BACKGROUND: There is no current consensus on the optimal technique for subarachnoid anesthesia in morbidly obese parturients even though some providers prefer the combined spinal-epidural (CSE) over single-shot spinal (SSS) technique. In this randomized controlled study, we compared the time required for initiation of subarachnoid anesthesia between SSS and CSE techniques in morbidly obese parturients undergoing elective cesarean delivery.
METHODS: Morbidly obese parturients presenting for elective cesarean delivery were randomized to receive subarachnoid anesthesia performed either with a SSS or a CSE technique. The spinal procedure in the sitting position was attempted by an experienced resident for up to 10 minutes, and if unsuccessful, the attending obstetric anesthesiologist assumed control of the procedure. The primary outcome was the time it took from the insertion of the introducer needle (SSS group) or insertion of the epidural needle (CSE group) to the end of intrathecal injection of drugs (procedure time).
RESULTS: Forty-four patients were enrolled and completed the study. Three were excluded due to protocol violations. Of the remaining, 21 patients were in the SSS group and 20 in the CSE group. Demographic variables and mean (SD) body mass index (48.7 ± 7.6 kg/m2 for SSS; 49.9 ± 8.6 kg/m2 for CSE) were not different between groups. The median [interquartile range] for procedure time was 210 [116–692] seconds and 180 [75–450] seconds for SSS and CSE groups, respectively (P = 0.36), while the 95% confidence interval (CI) of the difference was −80 to +180 seconds. The first operator completed the procedure in <10 minutes in 71% of subjects in the SSS group and 95% of those in the CSE group (P = 0.09) and the 95% CI of the difference was −2% to +45%. There were more attempts to successful completion of the procedure in the SSS group (P = 0.007) with its 95% CI of the difference being +1 to +6.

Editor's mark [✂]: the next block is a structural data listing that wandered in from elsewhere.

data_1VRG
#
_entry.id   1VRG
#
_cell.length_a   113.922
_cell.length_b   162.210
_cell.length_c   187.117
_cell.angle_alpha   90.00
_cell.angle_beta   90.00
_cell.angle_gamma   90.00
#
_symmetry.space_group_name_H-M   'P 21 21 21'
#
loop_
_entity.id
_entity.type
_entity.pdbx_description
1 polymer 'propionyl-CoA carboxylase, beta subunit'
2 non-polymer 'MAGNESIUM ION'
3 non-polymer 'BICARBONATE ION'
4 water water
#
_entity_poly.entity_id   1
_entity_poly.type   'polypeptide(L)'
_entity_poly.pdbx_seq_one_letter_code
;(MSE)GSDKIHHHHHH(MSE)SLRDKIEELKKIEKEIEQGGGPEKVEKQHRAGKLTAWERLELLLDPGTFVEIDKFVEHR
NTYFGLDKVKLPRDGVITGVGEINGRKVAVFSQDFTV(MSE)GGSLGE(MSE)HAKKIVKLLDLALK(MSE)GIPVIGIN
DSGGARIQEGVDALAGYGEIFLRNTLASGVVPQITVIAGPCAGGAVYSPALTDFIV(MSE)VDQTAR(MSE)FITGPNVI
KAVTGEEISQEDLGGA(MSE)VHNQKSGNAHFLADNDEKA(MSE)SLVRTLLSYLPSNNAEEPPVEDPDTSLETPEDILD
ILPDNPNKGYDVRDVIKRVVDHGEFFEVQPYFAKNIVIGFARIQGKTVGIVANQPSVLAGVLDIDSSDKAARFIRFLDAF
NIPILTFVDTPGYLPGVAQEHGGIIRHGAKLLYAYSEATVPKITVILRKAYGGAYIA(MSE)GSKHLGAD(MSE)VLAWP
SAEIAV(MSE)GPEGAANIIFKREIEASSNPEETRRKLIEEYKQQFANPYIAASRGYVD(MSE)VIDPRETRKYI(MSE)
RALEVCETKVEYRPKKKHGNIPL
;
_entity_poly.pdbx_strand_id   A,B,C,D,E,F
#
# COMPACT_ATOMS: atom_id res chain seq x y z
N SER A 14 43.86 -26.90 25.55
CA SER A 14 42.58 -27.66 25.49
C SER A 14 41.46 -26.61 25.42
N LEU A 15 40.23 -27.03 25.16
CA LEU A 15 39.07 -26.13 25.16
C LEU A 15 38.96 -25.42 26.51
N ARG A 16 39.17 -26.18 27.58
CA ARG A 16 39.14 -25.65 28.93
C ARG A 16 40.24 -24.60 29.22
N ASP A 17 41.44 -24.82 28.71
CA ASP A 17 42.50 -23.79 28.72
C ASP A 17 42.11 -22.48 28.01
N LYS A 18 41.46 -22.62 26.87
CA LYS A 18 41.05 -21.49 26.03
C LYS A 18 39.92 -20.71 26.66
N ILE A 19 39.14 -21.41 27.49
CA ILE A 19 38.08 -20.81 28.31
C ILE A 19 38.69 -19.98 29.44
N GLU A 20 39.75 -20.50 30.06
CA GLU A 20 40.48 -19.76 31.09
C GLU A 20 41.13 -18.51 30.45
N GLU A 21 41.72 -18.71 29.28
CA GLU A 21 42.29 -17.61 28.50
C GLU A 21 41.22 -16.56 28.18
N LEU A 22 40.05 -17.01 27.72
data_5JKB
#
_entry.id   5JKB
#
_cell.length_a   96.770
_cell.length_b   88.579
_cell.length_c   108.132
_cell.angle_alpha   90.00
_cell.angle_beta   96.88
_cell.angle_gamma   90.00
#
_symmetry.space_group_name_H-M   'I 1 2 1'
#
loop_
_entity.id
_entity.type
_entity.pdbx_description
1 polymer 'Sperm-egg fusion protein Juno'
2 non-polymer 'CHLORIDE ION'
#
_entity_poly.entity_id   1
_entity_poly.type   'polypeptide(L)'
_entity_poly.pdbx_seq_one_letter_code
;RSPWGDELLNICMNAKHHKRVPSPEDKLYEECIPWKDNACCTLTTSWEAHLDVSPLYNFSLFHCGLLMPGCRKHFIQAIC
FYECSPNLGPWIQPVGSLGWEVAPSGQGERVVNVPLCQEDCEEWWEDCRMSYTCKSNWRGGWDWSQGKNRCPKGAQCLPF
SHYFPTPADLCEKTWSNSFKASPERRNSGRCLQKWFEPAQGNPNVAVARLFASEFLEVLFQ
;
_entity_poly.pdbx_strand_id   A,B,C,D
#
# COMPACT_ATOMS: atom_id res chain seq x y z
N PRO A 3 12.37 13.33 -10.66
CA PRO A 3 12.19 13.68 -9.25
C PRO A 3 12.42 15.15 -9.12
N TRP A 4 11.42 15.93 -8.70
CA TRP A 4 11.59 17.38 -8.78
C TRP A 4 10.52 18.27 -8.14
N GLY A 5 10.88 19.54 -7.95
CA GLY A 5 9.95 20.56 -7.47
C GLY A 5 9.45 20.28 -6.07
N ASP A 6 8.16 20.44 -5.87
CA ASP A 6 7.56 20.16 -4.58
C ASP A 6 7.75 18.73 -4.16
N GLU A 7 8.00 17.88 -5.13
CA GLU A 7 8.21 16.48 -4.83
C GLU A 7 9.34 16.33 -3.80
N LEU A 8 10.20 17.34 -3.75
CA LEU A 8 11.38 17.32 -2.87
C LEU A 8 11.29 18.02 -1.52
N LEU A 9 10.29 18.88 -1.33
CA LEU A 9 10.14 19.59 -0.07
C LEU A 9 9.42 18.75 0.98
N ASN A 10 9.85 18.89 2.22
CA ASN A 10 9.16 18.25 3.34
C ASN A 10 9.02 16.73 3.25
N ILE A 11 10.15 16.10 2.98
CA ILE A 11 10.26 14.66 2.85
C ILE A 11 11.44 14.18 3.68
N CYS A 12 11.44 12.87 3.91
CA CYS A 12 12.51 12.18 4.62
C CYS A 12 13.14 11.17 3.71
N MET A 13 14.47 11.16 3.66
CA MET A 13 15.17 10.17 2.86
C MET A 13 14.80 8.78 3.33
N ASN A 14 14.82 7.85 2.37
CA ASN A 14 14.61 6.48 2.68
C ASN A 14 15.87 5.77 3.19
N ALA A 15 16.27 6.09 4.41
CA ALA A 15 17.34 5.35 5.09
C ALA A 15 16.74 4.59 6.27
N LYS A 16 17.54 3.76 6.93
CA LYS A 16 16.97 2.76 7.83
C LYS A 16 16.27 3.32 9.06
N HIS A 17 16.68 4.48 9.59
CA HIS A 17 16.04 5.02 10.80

CONCLUSION: Our results suggest that the CSE technique is noninferior to the SS technique in morbidly obese parturients for time of initiation of subarachnoid anesthesia and may be accomplished with fewer attempts than the SSS technique with experienced residents.
From the Department of Anesthesiology, Wake Forest School of Medicine, Winston-Salem, North Carolina.
Accepted for publication September 24, 2013.
Funding: None other than department funds.
The authors declare no conflicts of interest.
Reprints will not be available from the authors.
Address correspondence to Peter H. Pan, MSEE, MD, Department of Anesthesiology, Wake Forest School of Medicine, Medical Center Boulevard, Winston-Salem, NC 27157-1009. Address e-mail to firstname.lastname@example.org.